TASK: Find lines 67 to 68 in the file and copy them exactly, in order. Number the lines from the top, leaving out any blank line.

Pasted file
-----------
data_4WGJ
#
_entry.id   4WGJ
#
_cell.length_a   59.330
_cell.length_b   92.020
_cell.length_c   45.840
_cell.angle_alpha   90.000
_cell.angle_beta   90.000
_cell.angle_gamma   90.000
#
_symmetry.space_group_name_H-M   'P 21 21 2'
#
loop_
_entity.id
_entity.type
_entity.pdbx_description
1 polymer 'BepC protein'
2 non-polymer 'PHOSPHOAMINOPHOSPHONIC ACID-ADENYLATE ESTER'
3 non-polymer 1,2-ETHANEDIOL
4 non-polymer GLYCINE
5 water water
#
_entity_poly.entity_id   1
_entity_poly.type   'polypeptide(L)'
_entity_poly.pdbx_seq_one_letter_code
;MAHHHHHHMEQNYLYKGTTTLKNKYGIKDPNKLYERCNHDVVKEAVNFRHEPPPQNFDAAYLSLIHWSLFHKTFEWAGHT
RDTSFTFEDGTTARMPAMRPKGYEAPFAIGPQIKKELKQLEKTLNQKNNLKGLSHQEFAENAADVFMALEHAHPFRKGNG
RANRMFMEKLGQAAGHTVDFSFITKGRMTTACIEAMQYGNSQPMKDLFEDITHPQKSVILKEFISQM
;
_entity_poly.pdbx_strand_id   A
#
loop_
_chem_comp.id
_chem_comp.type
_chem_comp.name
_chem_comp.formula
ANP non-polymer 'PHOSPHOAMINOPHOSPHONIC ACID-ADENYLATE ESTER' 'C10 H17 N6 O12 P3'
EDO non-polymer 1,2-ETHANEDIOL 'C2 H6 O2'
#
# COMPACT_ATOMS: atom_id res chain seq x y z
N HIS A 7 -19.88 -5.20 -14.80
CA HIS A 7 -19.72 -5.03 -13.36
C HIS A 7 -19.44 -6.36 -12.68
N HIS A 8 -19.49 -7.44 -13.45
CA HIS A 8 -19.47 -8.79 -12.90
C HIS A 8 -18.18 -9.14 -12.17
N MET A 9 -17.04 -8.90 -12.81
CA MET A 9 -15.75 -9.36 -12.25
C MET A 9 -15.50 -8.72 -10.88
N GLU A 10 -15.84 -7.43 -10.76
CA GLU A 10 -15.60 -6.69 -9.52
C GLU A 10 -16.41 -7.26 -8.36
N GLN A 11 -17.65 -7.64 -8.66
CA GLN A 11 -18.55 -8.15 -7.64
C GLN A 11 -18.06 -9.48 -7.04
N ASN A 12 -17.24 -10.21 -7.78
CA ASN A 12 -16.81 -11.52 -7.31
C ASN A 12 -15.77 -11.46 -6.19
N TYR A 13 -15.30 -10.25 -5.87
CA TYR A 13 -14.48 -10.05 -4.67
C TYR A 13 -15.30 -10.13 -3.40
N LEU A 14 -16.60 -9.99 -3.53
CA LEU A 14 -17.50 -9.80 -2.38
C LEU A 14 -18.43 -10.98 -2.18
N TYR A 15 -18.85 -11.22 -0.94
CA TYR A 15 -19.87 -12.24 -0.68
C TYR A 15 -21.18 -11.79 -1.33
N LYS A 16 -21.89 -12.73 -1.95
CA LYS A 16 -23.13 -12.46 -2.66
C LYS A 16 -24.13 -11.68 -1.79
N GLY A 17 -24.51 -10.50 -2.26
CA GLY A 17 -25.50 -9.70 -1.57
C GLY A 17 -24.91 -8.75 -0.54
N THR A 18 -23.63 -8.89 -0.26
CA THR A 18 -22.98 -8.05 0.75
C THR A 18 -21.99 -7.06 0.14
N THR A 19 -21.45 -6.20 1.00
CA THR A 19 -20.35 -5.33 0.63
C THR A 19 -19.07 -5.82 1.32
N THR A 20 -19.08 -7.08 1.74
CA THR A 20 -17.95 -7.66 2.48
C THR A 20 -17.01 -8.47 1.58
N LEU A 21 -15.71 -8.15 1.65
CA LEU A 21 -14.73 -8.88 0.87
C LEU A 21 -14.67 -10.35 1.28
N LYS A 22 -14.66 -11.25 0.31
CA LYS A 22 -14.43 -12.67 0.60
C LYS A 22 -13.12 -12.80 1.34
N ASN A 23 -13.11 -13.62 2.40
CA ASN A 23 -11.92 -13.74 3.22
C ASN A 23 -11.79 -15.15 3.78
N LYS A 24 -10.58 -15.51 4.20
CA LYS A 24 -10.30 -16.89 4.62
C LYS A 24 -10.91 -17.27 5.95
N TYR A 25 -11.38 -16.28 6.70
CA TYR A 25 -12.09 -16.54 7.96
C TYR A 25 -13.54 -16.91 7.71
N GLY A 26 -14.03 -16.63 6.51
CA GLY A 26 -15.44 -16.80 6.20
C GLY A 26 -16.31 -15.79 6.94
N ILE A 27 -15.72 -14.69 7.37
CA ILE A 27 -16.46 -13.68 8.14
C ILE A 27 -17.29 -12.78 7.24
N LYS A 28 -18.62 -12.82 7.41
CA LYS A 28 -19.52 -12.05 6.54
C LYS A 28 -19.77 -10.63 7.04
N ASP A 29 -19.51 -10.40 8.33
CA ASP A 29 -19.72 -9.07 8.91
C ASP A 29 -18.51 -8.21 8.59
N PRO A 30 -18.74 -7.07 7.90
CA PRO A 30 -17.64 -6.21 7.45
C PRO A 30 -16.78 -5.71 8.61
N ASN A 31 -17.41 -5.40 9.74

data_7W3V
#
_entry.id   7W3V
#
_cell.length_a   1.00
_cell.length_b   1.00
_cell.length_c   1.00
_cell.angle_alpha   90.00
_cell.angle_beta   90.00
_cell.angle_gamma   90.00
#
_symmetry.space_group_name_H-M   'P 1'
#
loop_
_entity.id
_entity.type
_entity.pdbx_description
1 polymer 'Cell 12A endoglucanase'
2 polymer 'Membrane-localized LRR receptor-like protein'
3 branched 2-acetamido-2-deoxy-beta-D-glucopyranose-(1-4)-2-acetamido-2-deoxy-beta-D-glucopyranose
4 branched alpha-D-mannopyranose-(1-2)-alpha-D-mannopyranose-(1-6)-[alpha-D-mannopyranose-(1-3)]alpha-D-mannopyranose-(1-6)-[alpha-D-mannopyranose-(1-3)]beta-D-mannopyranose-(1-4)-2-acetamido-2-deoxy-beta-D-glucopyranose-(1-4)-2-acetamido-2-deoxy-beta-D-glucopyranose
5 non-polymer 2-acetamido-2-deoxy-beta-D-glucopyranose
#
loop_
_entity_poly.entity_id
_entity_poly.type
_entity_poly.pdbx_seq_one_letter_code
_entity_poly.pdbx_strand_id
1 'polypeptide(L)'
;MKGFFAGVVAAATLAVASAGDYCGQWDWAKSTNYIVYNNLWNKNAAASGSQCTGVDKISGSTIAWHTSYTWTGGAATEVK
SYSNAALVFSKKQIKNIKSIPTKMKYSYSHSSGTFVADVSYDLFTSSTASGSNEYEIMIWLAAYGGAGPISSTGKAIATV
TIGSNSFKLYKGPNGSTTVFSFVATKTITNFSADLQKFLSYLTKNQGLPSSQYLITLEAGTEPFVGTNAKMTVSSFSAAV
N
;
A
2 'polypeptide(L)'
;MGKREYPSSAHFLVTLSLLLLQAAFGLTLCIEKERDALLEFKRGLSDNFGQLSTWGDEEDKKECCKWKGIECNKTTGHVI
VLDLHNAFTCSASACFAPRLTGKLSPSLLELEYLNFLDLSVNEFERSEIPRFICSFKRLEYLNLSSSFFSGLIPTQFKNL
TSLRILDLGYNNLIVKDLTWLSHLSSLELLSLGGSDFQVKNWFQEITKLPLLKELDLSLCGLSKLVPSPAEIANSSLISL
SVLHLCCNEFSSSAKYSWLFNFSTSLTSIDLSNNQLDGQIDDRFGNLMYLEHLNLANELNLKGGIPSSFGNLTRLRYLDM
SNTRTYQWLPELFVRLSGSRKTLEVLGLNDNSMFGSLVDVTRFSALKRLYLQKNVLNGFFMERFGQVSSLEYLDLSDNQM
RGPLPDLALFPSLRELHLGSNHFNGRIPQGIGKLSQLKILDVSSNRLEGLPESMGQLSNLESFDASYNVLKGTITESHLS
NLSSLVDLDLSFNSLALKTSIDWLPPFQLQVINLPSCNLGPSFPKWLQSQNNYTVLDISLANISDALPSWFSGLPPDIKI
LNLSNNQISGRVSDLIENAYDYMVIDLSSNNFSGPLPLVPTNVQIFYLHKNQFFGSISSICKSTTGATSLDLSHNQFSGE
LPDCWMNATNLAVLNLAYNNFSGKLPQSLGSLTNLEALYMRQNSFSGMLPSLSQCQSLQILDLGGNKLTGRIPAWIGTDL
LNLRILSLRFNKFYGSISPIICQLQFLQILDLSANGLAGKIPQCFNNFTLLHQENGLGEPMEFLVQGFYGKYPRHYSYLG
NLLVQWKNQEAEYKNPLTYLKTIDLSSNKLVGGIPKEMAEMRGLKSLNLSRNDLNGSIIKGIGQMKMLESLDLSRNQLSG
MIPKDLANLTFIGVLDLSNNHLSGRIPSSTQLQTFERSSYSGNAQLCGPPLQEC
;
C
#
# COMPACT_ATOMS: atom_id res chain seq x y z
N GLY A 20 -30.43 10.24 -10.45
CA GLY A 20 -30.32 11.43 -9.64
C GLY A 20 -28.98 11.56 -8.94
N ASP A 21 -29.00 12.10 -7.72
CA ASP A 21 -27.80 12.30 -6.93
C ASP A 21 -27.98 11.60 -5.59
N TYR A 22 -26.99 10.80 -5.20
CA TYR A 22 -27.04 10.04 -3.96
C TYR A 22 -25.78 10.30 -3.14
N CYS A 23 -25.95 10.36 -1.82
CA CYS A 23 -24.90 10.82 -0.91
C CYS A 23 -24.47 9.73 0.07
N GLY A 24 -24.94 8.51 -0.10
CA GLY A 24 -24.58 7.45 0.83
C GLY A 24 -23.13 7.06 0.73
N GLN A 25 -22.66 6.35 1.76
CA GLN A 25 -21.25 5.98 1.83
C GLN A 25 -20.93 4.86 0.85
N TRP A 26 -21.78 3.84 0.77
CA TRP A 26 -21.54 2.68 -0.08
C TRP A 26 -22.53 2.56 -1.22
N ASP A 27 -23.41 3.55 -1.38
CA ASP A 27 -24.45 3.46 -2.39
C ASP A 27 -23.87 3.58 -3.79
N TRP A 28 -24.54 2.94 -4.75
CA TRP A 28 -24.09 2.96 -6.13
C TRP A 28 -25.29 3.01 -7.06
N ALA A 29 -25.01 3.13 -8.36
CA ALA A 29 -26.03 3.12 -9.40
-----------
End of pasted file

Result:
CA TYR A 15 -19.87 -12.24 -0.68
C TYR A 15 -21.18 -11.79 -1.33